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WASHINGTON HAS REASON TO BE PROUD OF COMFORTABLE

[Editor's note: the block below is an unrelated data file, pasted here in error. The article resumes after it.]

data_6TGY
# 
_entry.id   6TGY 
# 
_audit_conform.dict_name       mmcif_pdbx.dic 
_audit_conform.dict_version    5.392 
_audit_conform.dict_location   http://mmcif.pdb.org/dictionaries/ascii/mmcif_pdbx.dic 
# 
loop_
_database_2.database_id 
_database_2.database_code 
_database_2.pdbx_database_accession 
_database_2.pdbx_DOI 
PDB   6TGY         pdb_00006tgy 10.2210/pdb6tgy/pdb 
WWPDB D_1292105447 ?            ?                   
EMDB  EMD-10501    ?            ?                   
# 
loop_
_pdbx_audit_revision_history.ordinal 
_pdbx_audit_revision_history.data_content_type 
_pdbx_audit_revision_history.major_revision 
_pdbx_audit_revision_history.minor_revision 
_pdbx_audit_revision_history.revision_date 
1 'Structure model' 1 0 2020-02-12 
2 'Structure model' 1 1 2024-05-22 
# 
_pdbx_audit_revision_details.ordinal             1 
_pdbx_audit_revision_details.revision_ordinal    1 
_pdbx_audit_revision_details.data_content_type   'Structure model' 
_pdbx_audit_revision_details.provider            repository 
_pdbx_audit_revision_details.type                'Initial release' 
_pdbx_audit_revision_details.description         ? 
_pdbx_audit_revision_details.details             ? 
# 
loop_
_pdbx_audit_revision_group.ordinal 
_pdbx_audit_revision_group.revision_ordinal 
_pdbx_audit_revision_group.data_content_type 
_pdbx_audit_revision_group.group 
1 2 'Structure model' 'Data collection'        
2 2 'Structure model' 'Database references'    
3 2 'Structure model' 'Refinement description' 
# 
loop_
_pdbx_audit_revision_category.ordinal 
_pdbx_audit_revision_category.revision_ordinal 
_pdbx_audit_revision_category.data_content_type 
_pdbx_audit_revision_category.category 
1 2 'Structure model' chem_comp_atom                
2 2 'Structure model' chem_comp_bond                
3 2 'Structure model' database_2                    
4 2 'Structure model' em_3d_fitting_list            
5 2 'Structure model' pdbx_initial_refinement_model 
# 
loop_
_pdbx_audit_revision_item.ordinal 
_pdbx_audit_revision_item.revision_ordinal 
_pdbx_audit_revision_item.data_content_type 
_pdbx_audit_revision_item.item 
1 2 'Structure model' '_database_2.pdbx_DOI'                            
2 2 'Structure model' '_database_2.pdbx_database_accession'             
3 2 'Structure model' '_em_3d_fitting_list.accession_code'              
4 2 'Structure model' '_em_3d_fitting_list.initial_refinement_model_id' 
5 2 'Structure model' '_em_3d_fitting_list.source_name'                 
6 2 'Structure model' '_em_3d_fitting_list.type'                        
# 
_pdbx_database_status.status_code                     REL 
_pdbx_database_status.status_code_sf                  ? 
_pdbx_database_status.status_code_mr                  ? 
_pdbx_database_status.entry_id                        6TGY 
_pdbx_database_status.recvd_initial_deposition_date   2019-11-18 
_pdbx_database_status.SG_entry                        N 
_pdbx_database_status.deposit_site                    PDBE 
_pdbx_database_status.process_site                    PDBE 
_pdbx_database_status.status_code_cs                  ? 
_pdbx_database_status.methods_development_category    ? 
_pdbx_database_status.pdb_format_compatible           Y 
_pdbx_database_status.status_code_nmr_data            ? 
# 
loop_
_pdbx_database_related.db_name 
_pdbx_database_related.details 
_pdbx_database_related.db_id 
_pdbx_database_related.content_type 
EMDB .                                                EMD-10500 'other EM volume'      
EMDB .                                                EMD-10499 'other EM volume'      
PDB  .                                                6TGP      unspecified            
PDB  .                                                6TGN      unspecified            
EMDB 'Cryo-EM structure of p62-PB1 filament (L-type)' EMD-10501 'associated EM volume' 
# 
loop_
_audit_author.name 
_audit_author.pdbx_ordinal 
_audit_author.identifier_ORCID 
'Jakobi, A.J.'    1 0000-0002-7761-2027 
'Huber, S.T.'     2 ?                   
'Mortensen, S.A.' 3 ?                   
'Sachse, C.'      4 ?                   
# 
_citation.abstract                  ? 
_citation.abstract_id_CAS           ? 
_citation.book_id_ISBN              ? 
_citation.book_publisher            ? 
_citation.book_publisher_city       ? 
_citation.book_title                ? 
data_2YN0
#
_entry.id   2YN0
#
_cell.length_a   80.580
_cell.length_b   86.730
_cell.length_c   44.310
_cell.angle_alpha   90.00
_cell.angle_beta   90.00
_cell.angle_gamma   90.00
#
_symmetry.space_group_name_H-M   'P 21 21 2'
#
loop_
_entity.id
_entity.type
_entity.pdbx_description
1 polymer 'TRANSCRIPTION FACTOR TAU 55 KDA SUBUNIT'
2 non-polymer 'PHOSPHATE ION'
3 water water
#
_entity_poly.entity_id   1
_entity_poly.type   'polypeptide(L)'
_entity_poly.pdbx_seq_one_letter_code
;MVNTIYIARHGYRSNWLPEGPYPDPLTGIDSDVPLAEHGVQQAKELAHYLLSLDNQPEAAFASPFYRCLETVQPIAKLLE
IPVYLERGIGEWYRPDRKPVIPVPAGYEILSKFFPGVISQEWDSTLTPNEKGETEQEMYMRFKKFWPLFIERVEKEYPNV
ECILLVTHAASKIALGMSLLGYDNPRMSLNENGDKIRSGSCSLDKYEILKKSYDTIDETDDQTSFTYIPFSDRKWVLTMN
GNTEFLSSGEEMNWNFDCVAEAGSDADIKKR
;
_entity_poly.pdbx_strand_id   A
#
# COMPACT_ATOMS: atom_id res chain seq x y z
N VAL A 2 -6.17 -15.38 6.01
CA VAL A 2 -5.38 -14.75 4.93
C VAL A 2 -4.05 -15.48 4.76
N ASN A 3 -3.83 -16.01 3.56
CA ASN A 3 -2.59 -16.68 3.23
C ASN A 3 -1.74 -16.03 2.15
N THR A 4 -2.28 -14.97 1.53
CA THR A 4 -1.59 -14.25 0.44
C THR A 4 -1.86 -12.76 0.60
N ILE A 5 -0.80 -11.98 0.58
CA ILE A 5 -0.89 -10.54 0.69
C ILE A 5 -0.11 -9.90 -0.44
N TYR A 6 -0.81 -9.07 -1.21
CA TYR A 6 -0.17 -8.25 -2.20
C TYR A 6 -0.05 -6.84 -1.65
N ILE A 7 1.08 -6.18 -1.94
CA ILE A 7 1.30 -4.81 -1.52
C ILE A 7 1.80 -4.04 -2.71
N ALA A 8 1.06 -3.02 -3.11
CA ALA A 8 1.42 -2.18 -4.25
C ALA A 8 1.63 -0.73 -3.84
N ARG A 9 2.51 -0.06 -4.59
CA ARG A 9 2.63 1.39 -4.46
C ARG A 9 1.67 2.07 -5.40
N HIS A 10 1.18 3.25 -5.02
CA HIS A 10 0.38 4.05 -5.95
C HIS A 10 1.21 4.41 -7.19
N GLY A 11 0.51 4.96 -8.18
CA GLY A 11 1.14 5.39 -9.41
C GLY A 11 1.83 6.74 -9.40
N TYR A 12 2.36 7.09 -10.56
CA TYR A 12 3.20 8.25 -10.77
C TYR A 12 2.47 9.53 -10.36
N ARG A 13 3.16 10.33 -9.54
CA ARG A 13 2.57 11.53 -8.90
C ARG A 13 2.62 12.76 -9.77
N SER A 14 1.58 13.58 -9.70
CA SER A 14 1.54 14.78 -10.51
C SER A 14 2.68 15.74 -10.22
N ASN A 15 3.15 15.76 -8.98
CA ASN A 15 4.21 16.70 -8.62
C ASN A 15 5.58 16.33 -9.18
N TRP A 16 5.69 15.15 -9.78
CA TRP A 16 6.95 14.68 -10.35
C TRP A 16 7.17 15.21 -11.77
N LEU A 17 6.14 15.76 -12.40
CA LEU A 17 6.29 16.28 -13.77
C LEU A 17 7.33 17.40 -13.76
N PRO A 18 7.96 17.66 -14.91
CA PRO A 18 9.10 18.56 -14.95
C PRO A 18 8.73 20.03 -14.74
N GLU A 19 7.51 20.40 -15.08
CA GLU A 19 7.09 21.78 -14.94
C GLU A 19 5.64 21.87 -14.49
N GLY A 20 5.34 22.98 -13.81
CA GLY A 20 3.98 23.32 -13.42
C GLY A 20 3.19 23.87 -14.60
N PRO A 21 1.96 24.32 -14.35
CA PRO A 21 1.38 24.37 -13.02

HAVEN FOR OUTCAST BEASTS AT ANIMAL RESCUE LEAGUE ? * . STRAY DOGS AND ' CATS AND HORSES ALL GET WELCOME The Home Maintained at 349 Maryland Avenue Southwest Has Cared for More Than 20,000 Animals Since Its Inception?League Is Always Besieged for Cats and Dogs by Pennlf AnYfmiK fnr Ms. THE DOG CATCHER'S IS MOST THANKLESS POSITION IN THE CITY The Poundmaster Also Has an Institution for Stray Bogs, Bnt, Unlike the Rescue Home, H Does Not Extend Sympathy to the Stray Ani mals Caught Unmuzzled on the Streets of / Washington. By HABBY SHREVE. THE melancholy days are here. There's a chill In the air that announces old man Hawkins is just around the corner and coming fast The last tose of summer lies shriveled in the gutter and the last butterfly has long since flown south-down the throat of aomfe hungry sparrow. Now comes the real days of adversity for that waif of the world?the homeless cur dog. His tall between his legs, he vainly searches the highways and byways for some sort of shelter and a bone to gnaw. Gone are his boon companions and protectors of the Bummer. The kids, he was want to romp with, are busy with reading and 'riting and x 'rithmetic. He peers ' longingly at them through the schoolhouse windows until the janitor's lump of coal sends him skurrying on his way?a derelict with all hands against him. There is just one haven for him and if you have any love in your system for man's faithful'friend, you can help him out The next time some yellow cur creeps beneath your fro n't porch and howls dismally to the heavens, don't chase him off with a brick. Take him inside, give him a bowl of milk and telephone for the wagon of the Animal Rescue League. Tell the operator it's an emergency call and maybe ?he'll let you by without paying that extra nickel. If ?he won't, why telephone anyway. You're fixing that cur for a good home and the chances are in a week or two, hell be romping with some curly-haired kid, who'll treasure that yellow cur as just the finest piece of dog flesh In the entire world. The Washington Animal Rescue Leagu# la an Institution made possible by a number of Washing ton men and women who have I Warm spots in their hearts for all nnimal*, good, bad and Indifferent. It began Its practical work of re-* eelvlrig and disposing of homeless, lost, neglected animals. May 10. 1914. Its first quarters consisted of a tew small rooms over a stable on Ohio avenue northwest. Later on. the Institution was moved to a house IM the same vicinity. In 1917, the vwork of the league had grown to such an extent that larg er Quarters were found to be neces ?ary. H.e building at 849 Mary land avenue was purchased and re modeled. Since that date the league has been carrying on Its humane work at that address. More than 4.000 animals of aty kinds and conditions, have been cared for at the Institution since its Inception. While dogs and cats predominate in numbers, cows, horses an?J mules are received as guests at the animal home. The dogs fare better than the others In the respect that some one is always ready to furnish them with good hom^s. GETS MANY REQUESTS. . * Very often, too, requests come in 1 for oats and kittens and It Is only When the animals of this character * are diseased that they are exe cuted. The league receives on an average of firty applications a day from people who want dogs as pets and, strange to say. the cur dog is as popular with these applicants as the one with good blood. It la very seldom that a horse 9r a mule Is sent to the league. These animals are usually bought by street agents from their owners. Who are found working them tinder horrible conditions. Very Often horses, wasted with age and disease, are feund struggling under heavy taakmakers. In these cases the magic power of a ten dollar bill and a threat of the law, works .wonders and the owner Is nearly always resdy to turn over the animal to the agent of the league. When Dobbin arrives at the (bom* on Maryland avenue, he is placed In a comfortable stall and given the best feed he has prob ably had In years. For five or ?ix days he is allowed to live In thlis animal heaven, than he Is moved to the electric stall where he meets a painless death. All sick and aged animals are treated in the same manner. They live In Clover for a while and then go off to join their forefathers wherever those forefathers may be. THE RIGHT PLACE TO OO. Tne heaithy dog. be he cur. Alredule or brlndie bull or the cat. whether he is comn.on, Maltese or Persian, does not stsy at the home long. There is always some *fither with a youngster who wants a dog. and some mo'her with a little girl who is Just anxious for almost any kind of a cat. They are soon satisfied. When it is under stood that the league receives fifty applications dally for pets, and the average number of anl mala received at the home is only twenty-five each day. It can be realized that the Animal Rescue League la the right place to send that cur. with his tall between his legs and those kittlns your boy has hid oflt In the shed. NURSED BACK TO LIFE. Notice the dog in the picture. He Is bidding farewell to Miss Lillian Venable, one of the league workers. Carl Hanmen. who lives at Cabin John Park, is going to give him a mighty good home for life. The dog don't know this. Perhaps he think* he Is going out to the hunger and v.lsery he know only a few short weeks ago when he was one of tlft vagrants of the streets. He's had a fine time at the home and you can see by the look in his eyes, he wanU to stay there and romp around with the Other fellows. One of the popular favorites at the league headquarters is "Lion," a lovable animal that was picked up on the streets by one of the league's agents. When found "Lion" was crouched down by a brick wall, In a starving condition. Some creature who was not human had wrapped a fishing line several , times about its throat and drawn it so tight that it cut into the flesh. The dog was taken to the home and carefully nursed back to health and strength. 80 grateful was the animal, the authorities decided to keep him and although many re quests have come In for him ""Lion" will stay at the home as long as he lives. "Sandy" has Scotch Mood In him and In his dog mind there Is no place like the animal headquarters. Mrs. Blumberg. vice president of the league adopted "Sandy" when he was brought In off the atreets. "Sandy" was taken up to thS High land apartment house and made comfortable. Perhaps the neigh borhood was too exclusive for him or perhaps he did not like the other dogs up there. At any rate, he spends most of his time in tho dog run at the home. He and "Lion" fixe deadly enemies and are always barking defiance across a wire netting that keeps them separated. LEFT $3,540 BEQUEST. Very often some beautiful and well-bred dogs arrive at the League Home a?d these are eagerly sought after. Just reoently the league presented "Shep." a magnificent English sheep dog, to the soldiers stationed at the Marine Barracks. The dog has been adopted as ths official mascot to the "devil dog? They are as proud of him as they ?re their record in the big war. No amount of money could buy him and yet it has sot been so very long since oi.cp vtaa o'*s of the homeless dog* of the city. In 1919, Mrs. Murdock, who lived In Georgetown, died. She 'woa a great lover of cat* and bequeathed to the Animal Rescue League the lum of f3,500 to take care of six ?mall cats which had been her fa vorites. Two of the cats died shortly after arriving at the horns, but the other four are still there, the aristocrats of the Institution. They are kept separate from the other cats In a special section and receive careful attention. "Scotch" is the mascot of the league and accompanies the driver of the automobile upon all his rounds. He is a Scotch terrier with some Airedale blood in him. He is the master of many dog tricks and is thought-* great deal of by everyone connected with ths Institution. The horses brought Into thu league's headquarters by agents Illustrate man's cruelty to man'a faithful friend. Many of them are covered with scars and can hardly stand. Sometimes the league is made the custodian of horses until a legal Question can be settled. Tn one instance a peddler went sud denly insane. His poor, old, worn out horse was left In the stable with no one td assume ths respon sibility of feeding him. After two weeks, ths man owning the atsbto complained to the polio*. Ths horse wu taken to one of the ?tails at the Home, where he en Joyed comfort and ease tor a num ber of years. BOUGHT FOR $?. Another case In point la that of a horse that was so old and feeble he had been inciting the pity of people for months. The agents of. Xthe league got after Its owner, but It took three months of per sistent watching and perseverance for the agents of the league to catch up with the owner. Finally they bought the horse for $9 and gave htm a haven at the home. The instances related above are only a few among thousands han dled during the existence of the Animal Rescue League. The agents of the league are ever on the lookout for acts of cruelty to animals and In every instance they attempt to buy the animal Involved and put an end to its misery.* The (.'rat step to organise the league was taken on March 28, 1914, when Mrs. 8. M. Ackley, Mrs. Thomas F. Bayard, Mrs. F. E. Smith, Mrs. Huntington Bmlth, Mrs. William 8later, Mrs. Martha C. Codman, Miss Nancy Johnson, Miss Lydla Spencer Blddle and Mrs. George F. Becker, met at the residence of Mrs. Riddle, adopted the name of the Washington Ani mal Rescue League, planned th? werk to be undertaken and issued a call for a public meeting la the auditorium of Woodward A Lo throp'a. Thla meeting ?u called to order on March >1 by Rear Ad miral s. A. Staunton. Mrs. Stllaon Hutchlns, president of the Wash ington Humane Society, erpresaed the full sympathy sf that society with the proposed organisation. Resolutions were adopted establish ing the purpose of the league and arranging for a committee to com plete organization. FIFTY MEMBERS PLEDGED. On April 24, at the Shoreham, another meeting was held and fifty persona pledged themselves to bo come life members of the league. The following officers wore then elected: Mrs. Peter IB. Gerry, presi dent; Arthur D. Addison, Rev. Ernest Smith, R. Ross Perry, John R. McLean, Ben Johnson, Mrs. Duncan U. Fletcher, Mrs. James E. Martine, Mrs. Charles Bough ton Wood, vice presidents; Mrs. F. E. Smith, secretary; Admiral 8. A. Staunton, treasurer; Mrs. George F. Becker, Mrs. Beth Ackley, Miss Codman, Miss Blddle, Miss John son. Mrs. David Foster. Mrs. H. C. Moses, Mrs. Oordon-Cummlng, Madame Husoeln Bey and Mrs. Thomas F. Bayard, directors. All these people parsed tar awhile In the activities of business social and political life to think of the stray dog, the homeless sat and the abused home. Through their efforts a powerful organisa tion was built up with the sola ob ject of bettering the condition of Washington's animal life. Since that time hundreds of associate and active members have Joined the league. It's a work that only an animal lover can participate In and one that onlr an animal lover oan ap preciate. Down at South C*pltol and I streets there is another Institution which takes great Interest in the * careers of stray and homeless animals, particularly the dog. This la the headquarters of the District Pound-Master. Tour yellow pup, with no home and no license, finds little sympathy here. This is an Institution of law enforcement and, while tbe Animal Rescue League works with the ideas of rescuing the stray animal from mlssry, the District Pound authorities go to the other extreme and consider the homsles, the unmussled, and tag less dog a menace. Where will you find a youngfter who does not want to romp with any old dog he meets on the way to the grocery store? It makes no difference to the kid whether that dog is just some friendly pup with a loving disposition or some dangerous animal ready to snap at tbe band that feeds It It's just a dog In the boy's mind and all dogs are wonderful things to all boys. The District Pound Is con ducted with the purpose of pro tecting not only tbe boy, but all citizens from the menace of dangerous dogs. The assumption Is that when a person does not think enough of the dog he owps to pay for a tag for him and munle It In accordance ?i|h tbe law, h? does not think enough of tha animal to feed and look after it. Dogs that are not fed and oared for, are Inclined to become vagrants, and very often vagrant dogs become dangerous. Police records will show that many people are bitten by stray animal* each week and It la tbe purpone of the District Pound to rid the streets of these animals. The lot catcher's Job la about the moat thankless one on earth. Ha la upbraided by pubUc-aplrltad citizens, who stand by helpleaa, while their untagged pty>s are b4 Inf fathered Into the nrt. Kids follow after his wagon and with oyes streaming with tears, ralnly beg the releaae of their pets, the dog catcher does not even stand well In his own neighborhood. He Is looked down upon because hfe holds a Job that compela him to prey on the little cur that frisks at the curb. That part Is all right, but let some cltlaen'a youngster get bitten and then the uproar begins. Police headquarters Is called and the up right cltlxen wants to know why the authorities allow dangerous dogs to run around the streets. As long as It's his neighbor's kid, the upright cltlsen doesn't bother much about ths matter. "Had Be business monkeying with the dog." he mutters, when it is brought tc his attentioa, but when it is hts own offspring, he goes right up in ths air and yells. When ? dog is turnsd In at th4 District pound, he Is held for a certain time, to give his owner?if he has one?a chance to redeem him, by paying a couple of dollars lor a tag. If no one shows up to claim him, the dog is quietly given his coup de grace and wandtrs off to dog heaven without knowing a doggone thing about it. The Ani mal Rescue League works with the object of treating the stray animal along humane llnea. The District pound believes in protect* ing the citisen from the dangers that travel along with the home lees. half starved animal. Both institutions are doing splendid work in the sams direction while working in different directions. AMERICAN COLLEGE Girls Get Thrills ON ENGLISH TRIPS LONDON, Oct. t8. London was recently stormed by a shipload of Amtric/nn col lege girls, on a European tour. A well-known woman writer, who met most of them, captured tome of their impressions: By MAUDE MEAGHER. //T^NOUND Is the peachient ?? H place I've ever been tn, JLJ and I'm simply thrilled to death!" Three hundred and two years ago a ship called the Mayflower sailed from Plymouth to a wild and unknown land peopled with red skinned savages. The Mayflower was (Iliad with stern, religious people seeking a new home. LAst month the Saxonla. a long, gray ship, run by steam instead of sails, cam* to Plymouth. The a?Tnnia was filled to overflowing with American college girls, the children who have inherited the land?the wide stretches of land from the Atlantic to the Pacific? that those immigrants from Eng land ones look from the redskins. I sat in the lobby of a London hotel and listened to them as they drifted in and out. marveling at the difference in speech and man ner 100 yean have made. There was the soft Southern drawl of girls from the Virginias, nursed by negro "mammies." whose ancestors were -fine old Epglish cavaliers, girls conscious of aristocratic traditions handed down from grandfathers who kept their hundreds of slaves before the civil war. There was. the rather nasal twang of the Yankee miss from New England, bred of those Puri tan ancestors who fled from Eng land onoe In grim loyalty to their stern form of worship. There was the broad, flat speech of the Middle West, where three generations ago men wore ooonskln caps and carried shot guns always in readiness for an attack by Indiana, and their wives worked beside them to conquer the prairie. And then the casual, laughing speech of the "native daughters" of San Francisco, whose grand fathers remember the town when It was only a cluster of rough board huts, built in a day to ac commodate the miners paying for their bacon and whiskey with handfuls of nuggets, settling dis putes with their naked flsta. And now they are here, spar kling with life and enthuslssm, to see this old, old country from which their country sprang. They chartered a steamer to bring them, they have studied English history so that not one hoary rello may be unintelligible to thsm, and now their attitude may be expressed in the old Yankee's formula?"I want to know!" "It takes a heap o' Uvla' te make a hornet'" quoted a gtrl from West Virginia, rather wist fully, as she told of her Impres sions of far-off England. "Every square yard of England seemf overlaid and enriched and deep ened by the thought and emotion of people. So many hundreds of years people have loved and suf fered In thla country! It makes you feel you want* to go on tip toe." "England Is Just Ilka a musical comedy!" broke In another girl, thla time the accent of Ban Fran cisco. "All (the sweet little bell boya going about with their capa on the aide of their heads, and the shopgirls all dapper and frilled black and white, and the gorgeous guards, all red and black and glittering. The chin straps make me absolutely chortle. They're all too absolute ly funny!" "But the money!?walled ana. and a chorus of walla anawered her. "It's absolutely terrible! I've gone dotty trying to keep shillings, florlna and half-crowns straight in my bead. Now I almply spread them all out and tell shopkeepers to take their choice!" "I keep pinching myself for fear I'm not awake," eaid an other, with shining ?yes. "Driv ing through rural England is Uke turning the pages of a pteture book. All the sweet, neat rose gardens and thatched cottages! I'm simply crasy about England. I want to llvs in a houseboat on the Thamea the rest of my Ufa." "I wish we'd more time to stand before the monuments in Westminster Abbey," said a fair haired girl from Boston, earnest ly. "Each one Is a romance In Itself. We were awfully proud to aes Longfellow's statu* there. Mother came over when she was a girl and saM all tbs American visitors used to leave their call ing cards os his statu*. I (90k mine to leava, but th* custom doesn't s**m to hold any toer*." Eager as children, tip Sgrfj earnest In their desire to leara and see everything the crowd of American girl visitors rasa? with the thrilling oall of yoqth ever thla old. old land with Its wealth of tradition and beauty. In land's children bav* some frr** to her to waroblp far a fetttf whil* at th* ahrta*s of th*tr anc*stora. And for all th* English Used In me I am not sure that f also am not "thrilled to flwthf Magnet Reveals Kit Used for Jailbrealc CINCINNATI. Ohio. Oct M. rpooLS used by thrsa d?hmn at th* AUaaaMa, Ky? jail recently la an ?tigams?ia at tempt to saw their way out at a window disappeared myatarteusty and eouM not ha (wai Herman K*htpsr, th* JbOar. searched th* Jan la vain. H*i rV piclons centered on a dsap sawefc In one wall. Hs Ued a hasaesha* magnet to a string aMI Nasaa# M Into the fissure. Twa s*w??*4 tw* table knives whtsh Itftf fc*e* rrf' Women Rescue Boy. CHICAOO, est. IB. jj^BVEN women formed a hu man chain and rescued Rva year-old Richard Pro**r tram Laka Michigan.